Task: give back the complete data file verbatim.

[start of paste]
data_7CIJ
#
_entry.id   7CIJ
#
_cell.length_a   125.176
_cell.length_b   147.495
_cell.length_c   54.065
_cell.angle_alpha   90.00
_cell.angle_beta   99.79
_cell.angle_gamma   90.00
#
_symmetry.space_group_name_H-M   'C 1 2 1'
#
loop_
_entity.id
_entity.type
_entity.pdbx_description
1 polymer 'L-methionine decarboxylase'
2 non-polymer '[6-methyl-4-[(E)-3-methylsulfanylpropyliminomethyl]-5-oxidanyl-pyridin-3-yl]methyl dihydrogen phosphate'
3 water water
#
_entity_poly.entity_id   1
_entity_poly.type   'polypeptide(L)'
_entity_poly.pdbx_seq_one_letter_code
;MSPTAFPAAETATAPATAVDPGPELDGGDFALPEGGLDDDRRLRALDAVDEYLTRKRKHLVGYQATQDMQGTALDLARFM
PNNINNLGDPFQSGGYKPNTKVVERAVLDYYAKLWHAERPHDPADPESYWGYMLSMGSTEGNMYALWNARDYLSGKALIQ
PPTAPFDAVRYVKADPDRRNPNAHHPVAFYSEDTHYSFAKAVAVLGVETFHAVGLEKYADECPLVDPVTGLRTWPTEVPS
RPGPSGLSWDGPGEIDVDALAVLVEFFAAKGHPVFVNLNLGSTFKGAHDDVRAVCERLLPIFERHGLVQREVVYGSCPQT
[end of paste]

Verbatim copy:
data_7CIJ
#
_entry.id   7CIJ
#
_cell.length_a   125.176
_cell.length_b   147.495
_cell.length_c   54.065
_cell.angle_alpha   90.00
_cell.angle_beta   99.79
_cell.angle_gamma   90.00
#
_symmetry.space_group_name_H-M   'C 1 2 1'
#
loop_
_entity.id
_entity.type
_entity.pdbx_description
1 polymer 'L-methionine decarboxylase'
2 non-polymer '[6-methyl-4-[(E)-3-methylsulfanylpropyliminomethyl]-5-oxidanyl-pyridin-3-yl]methyl dihydrogen phosphate'
3 water water
#
_entity_poly.entity_id   1
_entity_poly.type   'polypeptide(L)'
_entity_poly.pdbx_seq_one_letter_code
;MSPTAFPAAETATAPATAVDPGPELDGGDFALPEGGLDDDRRLRALDAVDEYLTRKRKHLVGYQATQDMQGTALDLARFM
PNNINNLGDPFQSGGYKPNTKVVERAVLDYYAKLWHAERPHDPADPESYWGYMLSMGSTEGNMYALWNARDYLSGKALIQ
PPTAPFDAVRYVKADPDRRNPNAHHPVAFYSEDTHYSFAKAVAVLGVETFHAVGLEKYADECPLVDPVTGLRTWPTEVPS
RPGPSGLSWDGPGEIDVDALAVLVEFFAAKGHPVFVNLNLGSTFKGAHDDVRAVCERLLPIFERHGLVQREVVYGSCPQT